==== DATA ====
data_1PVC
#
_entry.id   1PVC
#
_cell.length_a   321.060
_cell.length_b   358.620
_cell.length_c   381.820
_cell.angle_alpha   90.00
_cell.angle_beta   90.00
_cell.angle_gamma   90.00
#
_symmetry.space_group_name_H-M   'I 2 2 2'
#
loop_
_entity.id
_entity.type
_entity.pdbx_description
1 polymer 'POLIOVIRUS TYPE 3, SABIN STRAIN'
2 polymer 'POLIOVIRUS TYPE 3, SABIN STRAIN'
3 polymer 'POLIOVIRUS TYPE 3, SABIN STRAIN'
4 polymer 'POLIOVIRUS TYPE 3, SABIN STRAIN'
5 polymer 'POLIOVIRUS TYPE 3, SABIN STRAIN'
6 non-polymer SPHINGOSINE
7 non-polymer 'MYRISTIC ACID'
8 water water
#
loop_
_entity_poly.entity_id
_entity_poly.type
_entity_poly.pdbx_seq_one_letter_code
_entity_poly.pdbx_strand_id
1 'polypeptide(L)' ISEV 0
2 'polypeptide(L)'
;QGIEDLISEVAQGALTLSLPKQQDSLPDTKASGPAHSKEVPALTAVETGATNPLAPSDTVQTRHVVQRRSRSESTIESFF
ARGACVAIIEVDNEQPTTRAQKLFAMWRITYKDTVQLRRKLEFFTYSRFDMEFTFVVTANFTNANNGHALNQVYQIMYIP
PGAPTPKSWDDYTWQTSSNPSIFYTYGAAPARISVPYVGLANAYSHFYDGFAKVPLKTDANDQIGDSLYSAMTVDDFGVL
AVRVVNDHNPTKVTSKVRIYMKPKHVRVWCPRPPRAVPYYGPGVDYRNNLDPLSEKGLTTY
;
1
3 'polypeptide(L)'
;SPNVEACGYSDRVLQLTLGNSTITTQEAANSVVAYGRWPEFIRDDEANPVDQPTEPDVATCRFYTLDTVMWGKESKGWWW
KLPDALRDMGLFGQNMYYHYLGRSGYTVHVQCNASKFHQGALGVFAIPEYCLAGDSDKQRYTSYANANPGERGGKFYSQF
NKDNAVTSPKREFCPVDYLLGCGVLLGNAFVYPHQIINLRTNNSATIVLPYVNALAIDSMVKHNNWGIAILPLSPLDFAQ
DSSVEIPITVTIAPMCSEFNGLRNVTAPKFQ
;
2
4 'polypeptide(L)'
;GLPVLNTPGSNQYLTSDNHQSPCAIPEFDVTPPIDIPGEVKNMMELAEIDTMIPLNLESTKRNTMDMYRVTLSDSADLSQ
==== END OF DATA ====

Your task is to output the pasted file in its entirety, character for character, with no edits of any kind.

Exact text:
data_1PVC
#
_entry.id   1PVC
#
_cell.length_a   321.060
_cell.length_b   358.620
_cell.length_c   381.820
_cell.angle_alpha   90.00
_cell.angle_beta   90.00
_cell.angle_gamma   90.00
#
_symmetry.space_group_name_H-M   'I 2 2 2'
#
loop_
_entity.id
_entity.type
_entity.pdbx_description
1 polymer 'POLIOVIRUS TYPE 3, SABIN STRAIN'
2 polymer 'POLIOVIRUS TYPE 3, SABIN STRAIN'
3 polymer 'POLIOVIRUS TYPE 3, SABIN STRAIN'
4 polymer 'POLIOVIRUS TYPE 3, SABIN STRAIN'
5 polymer 'POLIOVIRUS TYPE 3, SABIN STRAIN'
6 non-polymer SPHINGOSINE
7 non-polymer 'MYRISTIC ACID'
8 water water
#
loop_
_entity_poly.entity_id
_entity_poly.type
_entity_poly.pdbx_seq_one_letter_code
_entity_poly.pdbx_strand_id
1 'polypeptide(L)' ISEV 0
2 'polypeptide(L)'
;QGIEDLISEVAQGALTLSLPKQQDSLPDTKASGPAHSKEVPALTAVETGATNPLAPSDTVQTRHVVQRRSRSESTIESFF
ARGACVAIIEVDNEQPTTRAQKLFAMWRITYKDTVQLRRKLEFFTYSRFDMEFTFVVTANFTNANNGHALNQVYQIMYIP
PGAPTPKSWDDYTWQTSSNPSIFYTYGAAPARISVPYVGLANAYSHFYDGFAKVPLKTDANDQIGDSLYSAMTVDDFGVL
AVRVVNDHNPTKVTSKVRIYMKPKHVRVWCPRPPRAVPYYGPGVDYRNNLDPLSEKGLTTY
;
1
3 'polypeptide(L)'
;SPNVEACGYSDRVLQLTLGNSTITTQEAANSVVAYGRWPEFIRDDEANPVDQPTEPDVATCRFYTLDTVMWGKESKGWWW
KLPDALRDMGLFGQNMYYHYLGRSGYTVHVQCNASKFHQGALGVFAIPEYCLAGDSDKQRYTSYANANPGERGGKFYSQF
NKDNAVTSPKREFCPVDYLLGCGVLLGNAFVYPHQIINLRTNNSATIVLPYVNALAIDSMVKHNNWGIAILPLSPLDFAQ
DSSVEIPITVTIAPMCSEFNGLRNVTAPKFQ
;
2
4 'polypeptide(L)'
;GLPVLNTPGSNQYLTSDNHQSPCAIPEFDVTPPIDIPGEVKNMMELAEIDTMIPLNLESTKRNTMDMYRVTLSDSADLSQ